Measles & Rubella Initiative
Protecting Children Around the World
Measles is one of the most contagious and severe childhood diseases. Every day, it takes the lives of hundreds of children around the world.
Even if a child survives, measles can cause permanent disabilities, such as blindness or brain damage. The risk is great in developing countries where there is a prevalence of malnourishment and limited access to health care.
But there is hope. Since 2001, the American Red Cross and our partners in the Measles & Rubella Initiative have vaccinated children in places such as Kenya, Benin and Ethiopia to protect them from these deadly diseases. It costs about $2 to vaccinate a child against measles and rubella, making it one of the most cost-effective health interventions available.
Helping to Make a Difference
The Red Cross plays a pivotal role in vaccination campaigns worldwide. Local volunteers use mass media, rallies, door-to-door visits and educational entertainment to reach families who do not have access to routine health services. Whether in distant villages or urban settlements, these campaigns may be the only way for children to receive this lifesaving vaccine.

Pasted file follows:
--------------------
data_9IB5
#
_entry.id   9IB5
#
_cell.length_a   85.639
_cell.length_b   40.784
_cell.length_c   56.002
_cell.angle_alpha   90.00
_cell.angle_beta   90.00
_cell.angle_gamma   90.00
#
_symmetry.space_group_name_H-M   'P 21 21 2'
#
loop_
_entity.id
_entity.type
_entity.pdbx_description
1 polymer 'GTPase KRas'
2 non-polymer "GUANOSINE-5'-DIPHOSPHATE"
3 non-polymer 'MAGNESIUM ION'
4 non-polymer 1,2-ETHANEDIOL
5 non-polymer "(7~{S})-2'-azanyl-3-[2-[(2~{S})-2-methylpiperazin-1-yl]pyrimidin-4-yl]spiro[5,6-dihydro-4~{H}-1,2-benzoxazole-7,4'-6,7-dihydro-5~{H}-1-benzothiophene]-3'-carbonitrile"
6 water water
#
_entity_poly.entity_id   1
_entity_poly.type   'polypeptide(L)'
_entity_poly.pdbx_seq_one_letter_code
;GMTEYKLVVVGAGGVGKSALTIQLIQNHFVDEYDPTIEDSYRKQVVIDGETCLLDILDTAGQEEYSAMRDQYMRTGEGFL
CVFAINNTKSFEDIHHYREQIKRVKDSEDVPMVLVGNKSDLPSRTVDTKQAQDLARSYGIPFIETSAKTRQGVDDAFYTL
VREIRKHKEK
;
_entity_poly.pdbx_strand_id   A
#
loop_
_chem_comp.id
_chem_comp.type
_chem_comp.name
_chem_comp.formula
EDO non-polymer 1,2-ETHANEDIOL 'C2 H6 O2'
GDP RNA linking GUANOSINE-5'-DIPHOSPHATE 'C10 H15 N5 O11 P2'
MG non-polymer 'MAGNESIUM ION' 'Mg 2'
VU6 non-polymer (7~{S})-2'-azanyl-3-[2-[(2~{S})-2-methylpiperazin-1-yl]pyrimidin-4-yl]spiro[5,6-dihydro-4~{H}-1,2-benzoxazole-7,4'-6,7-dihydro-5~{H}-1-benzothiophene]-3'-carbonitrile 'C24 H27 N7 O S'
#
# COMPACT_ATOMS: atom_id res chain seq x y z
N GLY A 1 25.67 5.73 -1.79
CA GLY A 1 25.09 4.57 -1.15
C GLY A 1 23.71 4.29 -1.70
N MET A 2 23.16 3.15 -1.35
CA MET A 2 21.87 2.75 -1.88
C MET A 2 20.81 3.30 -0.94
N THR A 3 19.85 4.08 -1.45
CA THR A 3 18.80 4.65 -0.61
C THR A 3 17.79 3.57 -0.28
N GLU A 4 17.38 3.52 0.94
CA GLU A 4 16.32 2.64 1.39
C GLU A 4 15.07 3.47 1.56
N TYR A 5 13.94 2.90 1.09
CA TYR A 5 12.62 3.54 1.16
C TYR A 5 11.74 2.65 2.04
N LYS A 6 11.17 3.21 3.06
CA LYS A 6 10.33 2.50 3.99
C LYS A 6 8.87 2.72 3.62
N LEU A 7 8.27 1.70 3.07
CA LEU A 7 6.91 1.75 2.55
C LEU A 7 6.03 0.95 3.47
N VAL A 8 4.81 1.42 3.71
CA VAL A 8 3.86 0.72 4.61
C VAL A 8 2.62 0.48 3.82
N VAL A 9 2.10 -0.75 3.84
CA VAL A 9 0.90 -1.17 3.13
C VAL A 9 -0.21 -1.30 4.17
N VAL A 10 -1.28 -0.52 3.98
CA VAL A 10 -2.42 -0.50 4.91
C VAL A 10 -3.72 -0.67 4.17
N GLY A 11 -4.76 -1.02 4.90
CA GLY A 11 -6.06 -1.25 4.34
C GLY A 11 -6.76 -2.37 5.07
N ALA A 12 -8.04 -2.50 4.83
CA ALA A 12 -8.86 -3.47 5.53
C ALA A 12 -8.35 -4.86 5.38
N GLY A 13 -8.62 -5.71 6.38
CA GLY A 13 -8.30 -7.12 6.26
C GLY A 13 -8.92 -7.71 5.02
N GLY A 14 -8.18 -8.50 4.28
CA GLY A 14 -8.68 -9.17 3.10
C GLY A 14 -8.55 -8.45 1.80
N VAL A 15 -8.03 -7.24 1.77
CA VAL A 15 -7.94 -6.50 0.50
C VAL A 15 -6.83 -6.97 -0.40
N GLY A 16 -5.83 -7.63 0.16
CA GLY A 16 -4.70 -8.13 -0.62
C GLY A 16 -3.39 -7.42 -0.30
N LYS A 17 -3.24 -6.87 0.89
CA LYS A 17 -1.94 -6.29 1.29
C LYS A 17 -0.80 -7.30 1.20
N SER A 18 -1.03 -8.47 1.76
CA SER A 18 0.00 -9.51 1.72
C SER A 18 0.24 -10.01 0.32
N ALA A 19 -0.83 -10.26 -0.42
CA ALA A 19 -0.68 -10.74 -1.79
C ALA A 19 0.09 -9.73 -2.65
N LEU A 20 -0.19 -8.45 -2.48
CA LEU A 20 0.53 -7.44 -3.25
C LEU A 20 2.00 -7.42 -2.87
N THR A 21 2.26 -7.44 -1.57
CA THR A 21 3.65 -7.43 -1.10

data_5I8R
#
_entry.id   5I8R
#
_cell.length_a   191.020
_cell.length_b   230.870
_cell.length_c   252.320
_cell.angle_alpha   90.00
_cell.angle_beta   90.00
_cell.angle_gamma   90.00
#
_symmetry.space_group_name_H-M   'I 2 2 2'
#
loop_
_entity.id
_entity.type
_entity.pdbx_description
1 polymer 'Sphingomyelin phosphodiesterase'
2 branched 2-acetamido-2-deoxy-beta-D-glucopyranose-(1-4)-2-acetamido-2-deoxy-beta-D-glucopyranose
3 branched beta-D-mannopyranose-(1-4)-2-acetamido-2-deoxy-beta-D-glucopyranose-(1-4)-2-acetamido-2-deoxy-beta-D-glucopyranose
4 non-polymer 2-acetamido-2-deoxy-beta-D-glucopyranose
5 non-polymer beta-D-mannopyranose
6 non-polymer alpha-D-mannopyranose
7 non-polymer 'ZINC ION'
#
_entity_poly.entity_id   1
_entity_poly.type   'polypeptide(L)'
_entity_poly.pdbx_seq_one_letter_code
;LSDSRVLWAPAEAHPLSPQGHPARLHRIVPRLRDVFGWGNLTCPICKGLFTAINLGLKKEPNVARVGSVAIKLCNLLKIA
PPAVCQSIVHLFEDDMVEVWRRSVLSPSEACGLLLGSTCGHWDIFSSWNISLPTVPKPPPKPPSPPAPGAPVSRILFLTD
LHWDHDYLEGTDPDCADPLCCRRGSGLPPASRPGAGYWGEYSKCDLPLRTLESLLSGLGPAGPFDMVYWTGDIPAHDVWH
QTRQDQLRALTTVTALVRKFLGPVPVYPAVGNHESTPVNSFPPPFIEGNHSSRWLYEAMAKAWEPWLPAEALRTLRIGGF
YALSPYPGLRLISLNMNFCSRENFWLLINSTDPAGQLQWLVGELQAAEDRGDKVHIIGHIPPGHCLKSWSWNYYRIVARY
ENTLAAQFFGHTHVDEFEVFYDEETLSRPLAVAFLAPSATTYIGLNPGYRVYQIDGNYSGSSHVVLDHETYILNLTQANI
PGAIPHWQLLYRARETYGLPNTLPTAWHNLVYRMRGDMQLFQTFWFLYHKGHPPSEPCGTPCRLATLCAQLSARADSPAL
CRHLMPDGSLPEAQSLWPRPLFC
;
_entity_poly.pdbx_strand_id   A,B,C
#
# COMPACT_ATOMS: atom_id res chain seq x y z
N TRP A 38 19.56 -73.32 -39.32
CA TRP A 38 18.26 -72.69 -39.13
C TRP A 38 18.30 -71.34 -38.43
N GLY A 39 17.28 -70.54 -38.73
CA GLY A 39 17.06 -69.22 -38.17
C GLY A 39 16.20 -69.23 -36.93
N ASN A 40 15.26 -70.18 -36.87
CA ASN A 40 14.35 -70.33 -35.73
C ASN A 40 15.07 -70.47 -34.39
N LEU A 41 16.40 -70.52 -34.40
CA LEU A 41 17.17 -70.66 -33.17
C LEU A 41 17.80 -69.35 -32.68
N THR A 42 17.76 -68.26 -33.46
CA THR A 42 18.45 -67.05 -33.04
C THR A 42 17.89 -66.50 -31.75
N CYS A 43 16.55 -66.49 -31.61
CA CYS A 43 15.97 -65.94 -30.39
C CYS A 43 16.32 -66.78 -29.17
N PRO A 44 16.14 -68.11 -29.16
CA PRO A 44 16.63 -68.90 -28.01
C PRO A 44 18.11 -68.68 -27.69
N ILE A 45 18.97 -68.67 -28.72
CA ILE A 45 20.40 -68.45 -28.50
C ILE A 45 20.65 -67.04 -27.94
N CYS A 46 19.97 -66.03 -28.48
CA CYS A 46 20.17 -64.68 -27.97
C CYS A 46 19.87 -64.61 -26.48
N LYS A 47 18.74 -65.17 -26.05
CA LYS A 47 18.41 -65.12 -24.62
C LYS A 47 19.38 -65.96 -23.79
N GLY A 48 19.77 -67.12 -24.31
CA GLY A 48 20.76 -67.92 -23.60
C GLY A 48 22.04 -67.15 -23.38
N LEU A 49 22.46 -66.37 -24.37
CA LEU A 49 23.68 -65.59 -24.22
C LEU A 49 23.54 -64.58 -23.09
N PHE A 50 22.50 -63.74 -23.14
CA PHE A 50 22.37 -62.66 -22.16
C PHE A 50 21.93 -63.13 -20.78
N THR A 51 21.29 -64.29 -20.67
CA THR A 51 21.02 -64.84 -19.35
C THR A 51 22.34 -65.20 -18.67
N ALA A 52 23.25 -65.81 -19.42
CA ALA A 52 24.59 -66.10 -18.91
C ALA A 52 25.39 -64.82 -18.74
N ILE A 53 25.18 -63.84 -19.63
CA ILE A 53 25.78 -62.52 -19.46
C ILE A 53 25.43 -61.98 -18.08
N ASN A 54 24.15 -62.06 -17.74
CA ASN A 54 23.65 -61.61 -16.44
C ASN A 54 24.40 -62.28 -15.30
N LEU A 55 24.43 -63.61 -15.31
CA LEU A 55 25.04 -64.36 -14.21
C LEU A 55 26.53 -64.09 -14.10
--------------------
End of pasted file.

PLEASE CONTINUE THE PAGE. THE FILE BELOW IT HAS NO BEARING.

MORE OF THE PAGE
Learn more about our work with the Measles & Rubella Initiative and partner organizations, including the United Nations Foundation, the U.S. Centers for Disease Control and Prevention, UNICEF and World Health Organization.
Meet Some of the Families We've Helped
A mother waits with her child at the Langata Health Clinic in Nairobi to be vaccinated against measles. Kenya Red Cross volunteers have been going door to door to let families know about the measles campaign that targeted 19 million children ages 9 months to 14 years. It is one of the largest immunization campaigns in history.
Badra Essa was thrilled to learn that a measles vaccination campaign was coming to her village in remote Ethiopia. A Red Cross volunteer had visited her house before when her eldest son, Atatef, fell ill with measles. The chance to vaccinate and protect her youngest son was an opportunity she couldn’t miss. “I felt so sad when Atatef was ill”, Essa said. “He was sick for three months. Now I tell my neighbors to vaccinate their children. It is so important to prevent this disease.”
Children at the launch of the national measles campaign at the Yeshmnesh Academy in the Benishagul region of Ethiopia.
Children being vaccinated in Oda, Ethiopia.
Mothers wait with their children to get vaccinated at their local health clinic. The American Red Cross, as part of the Measles & Rubella Initiative, supported a measles vaccination campaign in Benin. Some 1,000 Benin Red Cross volunteers went door to door in three different cities to encourage mothers and fathers to vaccinate their children.